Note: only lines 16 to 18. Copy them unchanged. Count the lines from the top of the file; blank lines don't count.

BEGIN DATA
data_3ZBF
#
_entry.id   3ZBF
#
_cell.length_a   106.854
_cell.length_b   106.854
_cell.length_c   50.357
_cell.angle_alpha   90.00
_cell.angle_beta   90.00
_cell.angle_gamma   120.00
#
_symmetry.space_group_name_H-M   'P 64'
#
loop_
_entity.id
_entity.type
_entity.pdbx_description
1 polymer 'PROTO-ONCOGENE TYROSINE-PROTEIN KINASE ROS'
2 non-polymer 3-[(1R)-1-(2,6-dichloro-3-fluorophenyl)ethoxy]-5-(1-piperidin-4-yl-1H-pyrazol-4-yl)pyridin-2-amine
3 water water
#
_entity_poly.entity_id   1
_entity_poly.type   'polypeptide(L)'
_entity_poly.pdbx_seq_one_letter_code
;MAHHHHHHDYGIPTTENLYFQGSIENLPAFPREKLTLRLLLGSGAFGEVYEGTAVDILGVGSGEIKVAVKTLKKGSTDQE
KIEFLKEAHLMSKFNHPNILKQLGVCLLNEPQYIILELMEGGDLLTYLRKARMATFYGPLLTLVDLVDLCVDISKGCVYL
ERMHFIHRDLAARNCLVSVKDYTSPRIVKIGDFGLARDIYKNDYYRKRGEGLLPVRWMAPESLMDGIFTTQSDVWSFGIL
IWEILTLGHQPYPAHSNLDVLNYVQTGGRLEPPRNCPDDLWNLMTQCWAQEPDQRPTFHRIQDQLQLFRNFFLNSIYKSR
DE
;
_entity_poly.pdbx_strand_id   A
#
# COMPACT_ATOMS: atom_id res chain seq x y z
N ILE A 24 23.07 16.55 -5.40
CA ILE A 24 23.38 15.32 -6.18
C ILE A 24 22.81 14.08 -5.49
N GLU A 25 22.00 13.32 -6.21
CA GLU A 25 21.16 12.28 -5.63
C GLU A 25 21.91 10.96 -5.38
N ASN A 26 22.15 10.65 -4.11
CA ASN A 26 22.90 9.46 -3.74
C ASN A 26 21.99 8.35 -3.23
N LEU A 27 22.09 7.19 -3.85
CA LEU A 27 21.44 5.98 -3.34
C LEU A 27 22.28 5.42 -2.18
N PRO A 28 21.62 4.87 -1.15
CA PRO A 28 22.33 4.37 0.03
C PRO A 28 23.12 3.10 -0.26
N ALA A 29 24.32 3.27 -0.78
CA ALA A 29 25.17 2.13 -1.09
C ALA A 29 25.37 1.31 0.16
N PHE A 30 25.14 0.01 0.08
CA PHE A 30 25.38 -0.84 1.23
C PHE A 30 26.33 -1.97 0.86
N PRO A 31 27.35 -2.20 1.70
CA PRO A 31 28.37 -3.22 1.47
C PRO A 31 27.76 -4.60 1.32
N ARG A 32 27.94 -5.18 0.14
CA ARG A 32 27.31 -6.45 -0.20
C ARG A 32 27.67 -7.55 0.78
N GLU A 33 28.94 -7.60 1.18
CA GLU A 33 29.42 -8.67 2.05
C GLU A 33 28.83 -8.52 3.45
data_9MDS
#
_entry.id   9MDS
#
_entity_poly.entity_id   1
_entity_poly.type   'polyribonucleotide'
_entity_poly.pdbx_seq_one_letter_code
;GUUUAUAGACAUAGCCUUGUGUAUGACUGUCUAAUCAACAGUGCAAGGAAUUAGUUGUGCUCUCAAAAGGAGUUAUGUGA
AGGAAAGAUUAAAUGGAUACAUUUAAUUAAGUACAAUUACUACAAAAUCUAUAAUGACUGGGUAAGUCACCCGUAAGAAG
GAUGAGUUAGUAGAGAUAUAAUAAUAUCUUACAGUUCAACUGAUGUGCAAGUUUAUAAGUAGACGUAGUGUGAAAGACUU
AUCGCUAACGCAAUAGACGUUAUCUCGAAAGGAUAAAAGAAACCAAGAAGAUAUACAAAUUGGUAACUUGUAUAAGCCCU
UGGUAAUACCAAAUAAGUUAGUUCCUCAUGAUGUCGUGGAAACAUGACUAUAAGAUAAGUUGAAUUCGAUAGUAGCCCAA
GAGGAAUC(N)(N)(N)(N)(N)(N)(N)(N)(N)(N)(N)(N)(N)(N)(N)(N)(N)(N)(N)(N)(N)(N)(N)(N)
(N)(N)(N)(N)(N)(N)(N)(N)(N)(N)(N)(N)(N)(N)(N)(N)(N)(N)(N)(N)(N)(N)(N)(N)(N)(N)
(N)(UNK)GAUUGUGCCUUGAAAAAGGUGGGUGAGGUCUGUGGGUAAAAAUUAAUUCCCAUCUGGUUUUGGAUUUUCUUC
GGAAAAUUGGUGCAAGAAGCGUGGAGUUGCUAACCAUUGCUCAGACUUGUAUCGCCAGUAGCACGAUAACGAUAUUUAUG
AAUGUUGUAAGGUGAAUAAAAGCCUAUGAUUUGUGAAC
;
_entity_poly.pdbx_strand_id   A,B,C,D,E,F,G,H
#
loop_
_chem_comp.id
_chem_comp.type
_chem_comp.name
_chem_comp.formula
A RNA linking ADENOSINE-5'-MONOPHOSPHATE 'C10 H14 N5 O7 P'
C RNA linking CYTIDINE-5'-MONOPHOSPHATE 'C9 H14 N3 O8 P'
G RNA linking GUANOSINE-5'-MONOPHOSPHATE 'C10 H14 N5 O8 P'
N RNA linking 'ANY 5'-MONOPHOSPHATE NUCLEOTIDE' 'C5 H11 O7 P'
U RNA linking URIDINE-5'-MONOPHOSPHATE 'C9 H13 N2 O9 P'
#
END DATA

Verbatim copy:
_entity.type
_entity.pdbx_description
1 polymer 'PROTO-ONCOGENE TYROSINE-PROTEIN KINASE ROS'